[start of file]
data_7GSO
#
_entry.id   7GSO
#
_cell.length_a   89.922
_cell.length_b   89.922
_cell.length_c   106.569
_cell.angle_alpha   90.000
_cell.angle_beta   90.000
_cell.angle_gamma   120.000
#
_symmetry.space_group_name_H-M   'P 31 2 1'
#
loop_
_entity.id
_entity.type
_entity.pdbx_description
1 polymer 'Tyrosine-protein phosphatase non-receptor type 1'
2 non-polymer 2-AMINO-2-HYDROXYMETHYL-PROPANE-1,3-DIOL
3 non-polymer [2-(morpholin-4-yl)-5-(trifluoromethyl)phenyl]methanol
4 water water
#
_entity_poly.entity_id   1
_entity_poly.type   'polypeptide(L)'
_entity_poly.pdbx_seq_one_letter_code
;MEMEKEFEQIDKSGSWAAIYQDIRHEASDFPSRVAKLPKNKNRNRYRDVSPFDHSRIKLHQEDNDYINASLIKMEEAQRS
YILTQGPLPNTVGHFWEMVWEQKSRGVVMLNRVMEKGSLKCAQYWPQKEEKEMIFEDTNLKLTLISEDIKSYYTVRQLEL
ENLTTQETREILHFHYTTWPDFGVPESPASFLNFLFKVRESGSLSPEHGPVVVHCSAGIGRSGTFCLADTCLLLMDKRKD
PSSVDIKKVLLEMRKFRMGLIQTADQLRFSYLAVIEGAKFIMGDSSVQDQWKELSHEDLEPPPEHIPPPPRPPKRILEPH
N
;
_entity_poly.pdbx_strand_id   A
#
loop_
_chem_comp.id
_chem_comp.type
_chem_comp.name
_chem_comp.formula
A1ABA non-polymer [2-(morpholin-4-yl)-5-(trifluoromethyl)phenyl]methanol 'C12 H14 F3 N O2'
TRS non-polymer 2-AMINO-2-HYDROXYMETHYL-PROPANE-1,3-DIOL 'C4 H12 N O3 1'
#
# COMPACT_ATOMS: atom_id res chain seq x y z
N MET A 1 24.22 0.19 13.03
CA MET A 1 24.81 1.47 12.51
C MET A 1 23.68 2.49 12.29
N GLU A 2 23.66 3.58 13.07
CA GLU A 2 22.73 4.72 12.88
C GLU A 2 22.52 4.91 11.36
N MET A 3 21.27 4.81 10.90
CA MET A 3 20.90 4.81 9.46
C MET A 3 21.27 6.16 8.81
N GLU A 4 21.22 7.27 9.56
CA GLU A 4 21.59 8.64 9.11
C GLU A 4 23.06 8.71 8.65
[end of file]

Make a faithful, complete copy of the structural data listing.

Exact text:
data_7GSO
#
_entry.id   7GSO
#
_cell.length_a   89.922
_cell.length_b   89.922
_cell.length_c   106.569
_cell.angle_alpha   90.000
_cell.angle_beta   90.000
_cell.angle_gamma   120.000
#
_symmetry.space_group_name_H-M   'P 31 2 1'
#
loop_
_entity.id
_entity.type
_entity.pdbx_description
1 polymer 'Tyrosine-protein phosphatase non-receptor type 1'
2 non-polymer 2-AMINO-2-HYDROXYMETHYL-PROPANE-1,3-DIOL
3 non-polymer [2-(morpholin-4-yl)-5-(trifluoromethyl)phenyl]methanol
4 water water
#
_entity_poly.entity_id   1
_entity_poly.type   'polypeptide(L)'
_entity_poly.pdbx_seq_one_letter_code
;MEMEKEFEQIDKSGSWAAIYQDIRHEASDFPSRVAKLPKNKNRNRYRDVSPFDHSRIKLHQEDNDYINASLIKMEEAQRS
YILTQGPLPNTVGHFWEMVWEQKSRGVVMLNRVMEKGSLKCAQYWPQKEEKEMIFEDTNLKLTLISEDIKSYYTVRQLEL
ENLTTQETREILHFHYTTWPDFGVPESPASFLNFLFKVRESGSLSPEHGPVVVHCSAGIGRSGTFCLADTCLLLMDKRKD
PSSVDIKKVLLEMRKFRMGLIQTADQLRFSYLAVIEGAKFIMGDSSVQDQWKELSHEDLEPPPEHIPPPPRPPKRILEPH
N
;
_entity_poly.pdbx_strand_id   A
#
loop_
_chem_comp.id
_chem_comp.type
_chem_comp.name
_chem_comp.formula
A1ABA non-polymer [2-(morpholin-4-yl)-5-(trifluoromethyl)phenyl]methanol 'C12 H14 F3 N O2'
TRS non-polymer 2-AMINO-2-HYDROXYMETHYL-PROPANE-1,3-DIOL 'C4 H12 N O3 1'
#
# COMPACT_ATOMS: atom_id res chain seq x y z
N MET A 1 24.22 0.19 13.03
CA MET A 1 24.81 1.47 12.51
C MET A 1 23.68 2.49 12.29
N GLU A 2 23.66 3.58 13.07
CA GLU A 2 22.73 4.72 12.88
C GLU A 2 22.52 4.91 11.36
N MET A 3 21.27 4.81 10.90
CA MET A 3 20.90 4.81 9.46
C MET A 3 21.27 6.16 8.81
N GLU A 4 21.22 7.27 9.56
CA GLU A 4 21.59 8.64 9.11
C GLU A 4 23.06 8.71 8.65